by Jonathan Capehart, The Washington Post | Opinion
So much for the selection of Paul Ryan as the veep nominee as the end of the petty bickering and the start of the campaign of “big ideas.” Romney campaign spokeswoman Andrea Saul claims that “President Obama’s campaign keeps sinking lower.” What was the offense? Vice President Biden said the word “chains.”
In tone and bite, Biden is to the Obama campaign what John Sununu is to the Romney campaign. Only the vice president is polished and likeable. Biden was speaking at a Virginia rally that the Associated Press reports “included hundreds of black people,” and he warned the assembled that Romney wanted to do away with the post-2008 regulations on Wall Street. “Unchain Wall Street,” Biden said. “They’re going to put y’all back in chains.” Yeah, that was wince-worthy. It shall join all the others on the Biden blooper reel. But the high dudgeon of the Romney campaign is rather precious.
This is the campaign that seemed perfectly fine with Sununu saying he wished the president “would learn to be an American.”
This is the campaign that continues to be a-okay with supporter Donald Trump’s racist birtherism.
This is the campaign that has been mute in the face of Rep. Allen West (R-Fla.) hyperbolic assertion that Obama would “rather you be his slave.”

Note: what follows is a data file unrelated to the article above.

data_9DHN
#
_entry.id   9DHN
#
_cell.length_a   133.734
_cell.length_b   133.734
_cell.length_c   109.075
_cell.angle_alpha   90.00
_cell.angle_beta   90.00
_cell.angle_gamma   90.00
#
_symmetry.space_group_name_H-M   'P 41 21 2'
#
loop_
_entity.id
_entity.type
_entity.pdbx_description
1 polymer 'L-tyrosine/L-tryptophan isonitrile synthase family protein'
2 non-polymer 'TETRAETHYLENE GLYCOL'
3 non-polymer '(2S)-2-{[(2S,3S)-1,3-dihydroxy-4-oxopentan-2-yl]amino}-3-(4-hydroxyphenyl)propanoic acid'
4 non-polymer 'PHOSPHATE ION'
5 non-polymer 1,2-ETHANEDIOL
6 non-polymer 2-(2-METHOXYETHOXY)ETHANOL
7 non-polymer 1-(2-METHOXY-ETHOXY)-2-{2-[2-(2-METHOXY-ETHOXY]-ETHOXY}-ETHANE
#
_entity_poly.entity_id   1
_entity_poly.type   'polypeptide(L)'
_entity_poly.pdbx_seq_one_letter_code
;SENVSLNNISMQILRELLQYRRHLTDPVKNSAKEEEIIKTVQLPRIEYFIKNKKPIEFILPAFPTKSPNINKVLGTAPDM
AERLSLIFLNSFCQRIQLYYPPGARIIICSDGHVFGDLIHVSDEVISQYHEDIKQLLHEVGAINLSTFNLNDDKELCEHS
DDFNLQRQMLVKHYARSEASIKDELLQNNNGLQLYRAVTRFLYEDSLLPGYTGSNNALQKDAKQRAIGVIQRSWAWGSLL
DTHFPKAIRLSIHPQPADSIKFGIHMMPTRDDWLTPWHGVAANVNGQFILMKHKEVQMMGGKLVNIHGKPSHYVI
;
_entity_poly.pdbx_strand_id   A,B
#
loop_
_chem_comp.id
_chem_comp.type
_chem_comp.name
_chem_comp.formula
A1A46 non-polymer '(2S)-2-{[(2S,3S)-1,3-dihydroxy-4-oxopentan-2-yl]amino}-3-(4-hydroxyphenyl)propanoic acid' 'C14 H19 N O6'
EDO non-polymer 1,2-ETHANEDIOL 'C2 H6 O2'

This is the campaign that is allowing Newt Gingrich to host “Newt University” at the Tampa convention this month. The former House speaker is fond of calling Obama a “food stamp president.”A wicked phrase that has more racial baggage than a klansman’s El Camino.
This is the campaign of the candidate who uttered the equally racially fraught “if they want more stuff from government ... more free stuff” when talking to supporters in Montana about what he told the NAACP about his desire to repeal Obamacare.
This is the campaign that is running a completely dishonest ad about the Obama administration’s welfare policy. “Under Obama’s plan, you wouldn’t have to work and you wouldn’t have to train for a job. They just send you your welfare check,” the narrator says before the obligatory “I’m Mitt Romney and I approve this message” sign-off. [MORE]